Trump is outperforming other polls when likely voters are figured in

President Donald Trump is more popular with likely voters than he is with the general public, according to a Reuters/Ipsos poll that underscores why Republican lawmakers have largely stuck with the polarizing president despite his plunging approval ratings.

The poll, released on Wednesday, shows he polls better among people who voted in the 2016 presidential election than with the overall U.S. adult population – a group that includes both voters and non-voters. Only about 60 percent of the voting-age public took part in last year’s election.

In October, for example, 44 percent of 2016 voters said they approved of Trump’s performance in office, compared with 37 percent of the general population. Among Republicans, 82 percent of voters approved of Trump in October, compared with 75 percent of all Republicans. (Graphic:

Some 85 percent of those who voted for Trump in 2016 said they would do so again, the poll found.

The findings suggest that Republican candidates in the 2018 congressional elections who shun the president risk alienating his followers, Republican strategists and political scientists said. At the same time, those who embrace him in the early primary races that choose party candidates risk losing moderate voters in the general election.
I was a reluctant Trump voter in 2016, but I am no longer reluctant.  That is based on a couple of factors. 

First, Trump has been effective at moving his agenda despite the obstinate obstruction of Democrats.  His judicial nominees are outstanding,  His economic policies and deregulation have dramatically improved the job market and the overall economy.  His unleashing of the military in the fight against ISIS has been a success.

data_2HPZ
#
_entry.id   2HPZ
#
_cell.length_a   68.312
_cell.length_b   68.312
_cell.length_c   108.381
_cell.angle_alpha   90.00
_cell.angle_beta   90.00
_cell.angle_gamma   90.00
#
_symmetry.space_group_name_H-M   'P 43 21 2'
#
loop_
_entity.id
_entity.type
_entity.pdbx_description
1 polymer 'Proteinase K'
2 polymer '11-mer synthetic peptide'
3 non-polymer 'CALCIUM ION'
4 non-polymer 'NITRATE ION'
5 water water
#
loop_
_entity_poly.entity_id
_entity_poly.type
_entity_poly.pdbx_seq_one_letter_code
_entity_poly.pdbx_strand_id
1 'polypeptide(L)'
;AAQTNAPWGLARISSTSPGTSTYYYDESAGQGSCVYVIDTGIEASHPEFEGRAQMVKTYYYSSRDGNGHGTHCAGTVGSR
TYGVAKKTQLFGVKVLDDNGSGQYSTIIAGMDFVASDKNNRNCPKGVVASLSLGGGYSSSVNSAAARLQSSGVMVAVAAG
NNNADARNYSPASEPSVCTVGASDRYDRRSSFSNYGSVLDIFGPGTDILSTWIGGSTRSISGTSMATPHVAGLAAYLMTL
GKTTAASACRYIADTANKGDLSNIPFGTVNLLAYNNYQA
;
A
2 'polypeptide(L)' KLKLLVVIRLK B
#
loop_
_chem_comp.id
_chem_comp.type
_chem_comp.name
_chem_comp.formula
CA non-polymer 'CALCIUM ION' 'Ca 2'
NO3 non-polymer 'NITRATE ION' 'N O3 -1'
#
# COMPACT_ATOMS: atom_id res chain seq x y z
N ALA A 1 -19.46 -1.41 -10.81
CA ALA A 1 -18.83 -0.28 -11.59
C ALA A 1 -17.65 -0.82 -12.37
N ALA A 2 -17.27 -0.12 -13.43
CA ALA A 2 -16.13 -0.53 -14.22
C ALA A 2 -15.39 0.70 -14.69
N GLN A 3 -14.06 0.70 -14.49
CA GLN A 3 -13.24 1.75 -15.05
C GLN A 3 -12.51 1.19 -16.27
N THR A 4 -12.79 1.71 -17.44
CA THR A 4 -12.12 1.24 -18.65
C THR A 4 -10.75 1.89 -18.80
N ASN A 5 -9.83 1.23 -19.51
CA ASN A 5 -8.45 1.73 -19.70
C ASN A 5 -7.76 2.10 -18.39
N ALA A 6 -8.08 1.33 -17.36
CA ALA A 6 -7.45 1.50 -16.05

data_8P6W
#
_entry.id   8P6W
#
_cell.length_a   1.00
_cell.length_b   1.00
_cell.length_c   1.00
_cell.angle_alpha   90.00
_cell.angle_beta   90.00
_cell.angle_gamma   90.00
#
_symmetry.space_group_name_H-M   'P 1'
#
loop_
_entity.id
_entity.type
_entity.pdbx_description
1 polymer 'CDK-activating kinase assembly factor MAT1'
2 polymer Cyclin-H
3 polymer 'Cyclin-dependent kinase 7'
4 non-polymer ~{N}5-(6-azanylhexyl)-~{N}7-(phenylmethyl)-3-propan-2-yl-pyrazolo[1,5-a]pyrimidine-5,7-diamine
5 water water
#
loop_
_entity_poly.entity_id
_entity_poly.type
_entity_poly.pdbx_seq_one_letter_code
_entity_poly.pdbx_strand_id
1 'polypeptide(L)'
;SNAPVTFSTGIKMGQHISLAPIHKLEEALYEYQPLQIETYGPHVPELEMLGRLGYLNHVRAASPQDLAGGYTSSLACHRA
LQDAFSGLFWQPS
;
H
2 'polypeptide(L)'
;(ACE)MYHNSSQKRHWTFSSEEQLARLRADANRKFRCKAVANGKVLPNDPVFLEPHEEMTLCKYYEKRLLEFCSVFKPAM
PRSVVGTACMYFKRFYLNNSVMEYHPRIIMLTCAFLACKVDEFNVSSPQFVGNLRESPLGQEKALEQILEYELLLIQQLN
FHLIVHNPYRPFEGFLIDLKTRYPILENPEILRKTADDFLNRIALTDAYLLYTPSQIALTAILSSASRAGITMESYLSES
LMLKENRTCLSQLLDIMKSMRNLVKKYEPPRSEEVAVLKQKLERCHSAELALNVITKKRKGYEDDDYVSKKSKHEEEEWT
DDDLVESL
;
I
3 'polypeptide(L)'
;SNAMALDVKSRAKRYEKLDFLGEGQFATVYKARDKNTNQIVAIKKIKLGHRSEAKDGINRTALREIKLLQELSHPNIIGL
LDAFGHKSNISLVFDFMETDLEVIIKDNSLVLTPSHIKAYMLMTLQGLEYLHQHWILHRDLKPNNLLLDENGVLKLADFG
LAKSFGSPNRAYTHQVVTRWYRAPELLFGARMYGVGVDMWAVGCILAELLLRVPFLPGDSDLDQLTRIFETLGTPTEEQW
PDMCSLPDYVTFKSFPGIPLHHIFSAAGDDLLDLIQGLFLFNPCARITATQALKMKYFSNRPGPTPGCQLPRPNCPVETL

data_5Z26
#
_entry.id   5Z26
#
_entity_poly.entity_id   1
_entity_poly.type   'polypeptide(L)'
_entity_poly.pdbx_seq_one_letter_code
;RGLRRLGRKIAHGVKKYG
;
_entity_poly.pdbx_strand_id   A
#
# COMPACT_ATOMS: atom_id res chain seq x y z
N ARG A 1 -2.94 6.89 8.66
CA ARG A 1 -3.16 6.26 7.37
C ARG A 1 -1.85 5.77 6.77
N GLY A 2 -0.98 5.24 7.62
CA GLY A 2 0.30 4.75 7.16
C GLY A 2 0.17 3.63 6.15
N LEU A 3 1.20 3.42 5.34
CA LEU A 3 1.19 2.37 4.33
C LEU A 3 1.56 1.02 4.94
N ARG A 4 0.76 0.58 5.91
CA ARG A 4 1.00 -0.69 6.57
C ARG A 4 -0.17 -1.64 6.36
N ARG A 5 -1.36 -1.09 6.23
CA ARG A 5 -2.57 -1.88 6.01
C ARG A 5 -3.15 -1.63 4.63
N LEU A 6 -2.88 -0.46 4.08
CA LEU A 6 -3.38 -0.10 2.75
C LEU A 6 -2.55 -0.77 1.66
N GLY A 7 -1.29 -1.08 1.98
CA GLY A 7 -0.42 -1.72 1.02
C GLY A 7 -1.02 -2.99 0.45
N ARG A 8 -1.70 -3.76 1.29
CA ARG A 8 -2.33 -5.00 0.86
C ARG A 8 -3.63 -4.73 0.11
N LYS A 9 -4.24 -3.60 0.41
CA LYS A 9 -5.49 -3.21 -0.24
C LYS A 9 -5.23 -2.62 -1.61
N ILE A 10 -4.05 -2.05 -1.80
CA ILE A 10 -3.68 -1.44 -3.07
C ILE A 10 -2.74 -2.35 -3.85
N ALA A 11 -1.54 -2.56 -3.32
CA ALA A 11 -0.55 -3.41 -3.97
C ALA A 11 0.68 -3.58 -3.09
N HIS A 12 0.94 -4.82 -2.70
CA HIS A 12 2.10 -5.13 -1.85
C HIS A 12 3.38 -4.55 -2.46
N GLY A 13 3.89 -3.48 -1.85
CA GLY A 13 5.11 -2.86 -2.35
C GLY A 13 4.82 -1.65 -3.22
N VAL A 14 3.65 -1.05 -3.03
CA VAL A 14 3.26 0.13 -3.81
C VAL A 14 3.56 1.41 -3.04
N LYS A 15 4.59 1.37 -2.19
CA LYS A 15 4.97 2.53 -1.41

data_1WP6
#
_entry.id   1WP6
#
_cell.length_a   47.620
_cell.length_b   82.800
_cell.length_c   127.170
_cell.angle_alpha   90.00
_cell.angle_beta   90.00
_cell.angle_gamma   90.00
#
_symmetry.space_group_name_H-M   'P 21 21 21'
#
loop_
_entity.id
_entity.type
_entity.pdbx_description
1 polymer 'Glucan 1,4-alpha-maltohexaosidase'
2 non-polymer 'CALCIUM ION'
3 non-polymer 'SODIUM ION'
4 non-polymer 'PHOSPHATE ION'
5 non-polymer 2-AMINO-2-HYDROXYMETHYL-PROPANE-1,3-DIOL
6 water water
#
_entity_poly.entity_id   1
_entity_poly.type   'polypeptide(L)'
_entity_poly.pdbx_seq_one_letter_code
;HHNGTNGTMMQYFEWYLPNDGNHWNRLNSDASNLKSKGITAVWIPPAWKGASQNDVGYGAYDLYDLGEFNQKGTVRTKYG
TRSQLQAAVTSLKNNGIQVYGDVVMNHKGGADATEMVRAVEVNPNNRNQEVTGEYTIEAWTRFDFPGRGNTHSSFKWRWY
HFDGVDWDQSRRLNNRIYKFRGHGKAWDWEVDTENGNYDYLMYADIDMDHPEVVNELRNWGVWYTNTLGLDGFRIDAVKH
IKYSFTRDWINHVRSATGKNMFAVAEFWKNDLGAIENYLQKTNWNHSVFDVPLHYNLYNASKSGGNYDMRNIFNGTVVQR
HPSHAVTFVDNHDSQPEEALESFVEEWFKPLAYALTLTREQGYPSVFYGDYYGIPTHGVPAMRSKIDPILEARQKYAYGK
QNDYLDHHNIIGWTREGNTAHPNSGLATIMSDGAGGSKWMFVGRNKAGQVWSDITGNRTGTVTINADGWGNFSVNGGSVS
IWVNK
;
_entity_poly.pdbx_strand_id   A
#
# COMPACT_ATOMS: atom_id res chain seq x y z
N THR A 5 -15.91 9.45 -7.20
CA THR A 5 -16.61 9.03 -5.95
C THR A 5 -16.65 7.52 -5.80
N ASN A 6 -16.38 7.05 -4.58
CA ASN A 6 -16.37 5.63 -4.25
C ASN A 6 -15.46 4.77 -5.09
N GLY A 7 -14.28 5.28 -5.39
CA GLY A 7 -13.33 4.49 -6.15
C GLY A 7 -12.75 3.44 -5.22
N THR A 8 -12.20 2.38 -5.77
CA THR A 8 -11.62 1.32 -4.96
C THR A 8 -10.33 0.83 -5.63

Second, the hostility of the media has had the opposite of its intended effect on my judgment of Trump.  Their basic unfairness on things large and small has done great harm to their credibility with me.  They are feeding the anti-Trump voters what they want to hear instead of a balanced presentation of the fact. 

The most recent example was when they deceptively edited the feeding of the koi fish to make it look like Trump screwed up by dumping his box of fish food in the water, but omitting the fact that he was following the lead of the Japanese leader.  It may look like a small thing but the intended effect is to make him look clueless.  It was another dishonest story using fraud by omission.  It is why they have lost the trust of many voters.


  1. Yes, another example of media fraud by omission, however I believe many voters lost trust in the media a very, very long time ago. I believe we also lost trust in government both small and large and deep, bureaucracy of any kind anywhere, and academia from K-19 or beyond, both coasts, and especially cities.


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